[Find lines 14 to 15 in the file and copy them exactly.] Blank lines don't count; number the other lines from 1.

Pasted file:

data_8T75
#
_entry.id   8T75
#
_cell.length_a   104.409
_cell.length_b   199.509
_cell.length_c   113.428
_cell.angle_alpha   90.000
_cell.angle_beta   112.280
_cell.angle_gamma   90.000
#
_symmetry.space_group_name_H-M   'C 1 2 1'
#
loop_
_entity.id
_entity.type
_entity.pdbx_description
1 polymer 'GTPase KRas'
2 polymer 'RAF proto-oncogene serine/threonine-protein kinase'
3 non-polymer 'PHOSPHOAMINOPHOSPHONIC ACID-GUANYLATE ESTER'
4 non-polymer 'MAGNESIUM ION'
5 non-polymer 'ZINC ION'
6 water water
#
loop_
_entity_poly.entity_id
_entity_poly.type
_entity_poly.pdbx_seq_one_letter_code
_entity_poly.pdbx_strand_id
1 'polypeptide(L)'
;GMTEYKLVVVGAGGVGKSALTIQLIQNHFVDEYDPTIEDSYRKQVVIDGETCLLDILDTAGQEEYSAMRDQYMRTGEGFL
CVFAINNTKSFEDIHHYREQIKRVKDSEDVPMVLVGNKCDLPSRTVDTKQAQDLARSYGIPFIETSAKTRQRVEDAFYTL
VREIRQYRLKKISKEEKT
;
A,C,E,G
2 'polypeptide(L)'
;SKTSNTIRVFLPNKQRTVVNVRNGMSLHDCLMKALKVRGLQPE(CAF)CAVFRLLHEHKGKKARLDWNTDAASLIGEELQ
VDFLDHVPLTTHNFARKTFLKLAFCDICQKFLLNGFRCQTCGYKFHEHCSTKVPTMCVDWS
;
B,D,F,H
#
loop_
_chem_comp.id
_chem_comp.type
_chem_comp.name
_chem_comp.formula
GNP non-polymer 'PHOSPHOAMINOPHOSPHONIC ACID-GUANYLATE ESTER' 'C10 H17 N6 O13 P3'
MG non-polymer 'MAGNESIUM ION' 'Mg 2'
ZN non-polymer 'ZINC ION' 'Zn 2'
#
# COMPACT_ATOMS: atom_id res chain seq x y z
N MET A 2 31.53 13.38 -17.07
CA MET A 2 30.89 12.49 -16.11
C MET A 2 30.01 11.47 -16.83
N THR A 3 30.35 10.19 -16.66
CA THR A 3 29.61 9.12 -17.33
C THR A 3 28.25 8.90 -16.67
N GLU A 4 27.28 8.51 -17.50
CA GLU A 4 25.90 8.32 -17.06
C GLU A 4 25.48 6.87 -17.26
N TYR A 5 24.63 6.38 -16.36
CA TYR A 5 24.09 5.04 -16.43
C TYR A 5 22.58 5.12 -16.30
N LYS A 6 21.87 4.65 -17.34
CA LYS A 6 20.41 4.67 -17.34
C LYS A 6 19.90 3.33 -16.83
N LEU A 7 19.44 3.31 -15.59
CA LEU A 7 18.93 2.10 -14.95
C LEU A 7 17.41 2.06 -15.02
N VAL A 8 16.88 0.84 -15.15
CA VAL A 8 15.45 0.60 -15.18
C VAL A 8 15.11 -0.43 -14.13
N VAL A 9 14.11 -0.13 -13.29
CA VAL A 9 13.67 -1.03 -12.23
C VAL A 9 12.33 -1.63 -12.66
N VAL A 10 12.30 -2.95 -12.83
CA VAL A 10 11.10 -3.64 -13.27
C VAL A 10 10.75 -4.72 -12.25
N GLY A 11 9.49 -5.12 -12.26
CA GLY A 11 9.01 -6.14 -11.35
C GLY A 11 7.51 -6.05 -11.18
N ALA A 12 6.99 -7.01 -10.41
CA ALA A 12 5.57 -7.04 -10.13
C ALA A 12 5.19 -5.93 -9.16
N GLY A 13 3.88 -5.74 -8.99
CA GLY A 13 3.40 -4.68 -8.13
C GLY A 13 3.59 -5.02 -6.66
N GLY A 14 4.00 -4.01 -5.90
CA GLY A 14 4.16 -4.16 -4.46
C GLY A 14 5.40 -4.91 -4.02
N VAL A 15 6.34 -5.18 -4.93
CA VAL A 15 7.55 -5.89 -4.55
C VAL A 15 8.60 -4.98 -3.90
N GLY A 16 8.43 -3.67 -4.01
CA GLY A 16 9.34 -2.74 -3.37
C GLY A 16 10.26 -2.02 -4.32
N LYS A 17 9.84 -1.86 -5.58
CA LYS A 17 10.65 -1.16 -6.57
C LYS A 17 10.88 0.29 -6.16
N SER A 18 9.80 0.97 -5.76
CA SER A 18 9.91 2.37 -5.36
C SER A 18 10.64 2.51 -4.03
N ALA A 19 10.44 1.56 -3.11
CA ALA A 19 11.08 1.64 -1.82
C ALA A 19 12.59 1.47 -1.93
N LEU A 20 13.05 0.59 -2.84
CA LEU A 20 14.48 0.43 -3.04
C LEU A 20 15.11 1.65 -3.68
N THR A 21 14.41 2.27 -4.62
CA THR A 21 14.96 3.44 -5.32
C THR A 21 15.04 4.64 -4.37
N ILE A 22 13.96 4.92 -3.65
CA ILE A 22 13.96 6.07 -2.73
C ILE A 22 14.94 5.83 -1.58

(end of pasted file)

loop_
_entity.id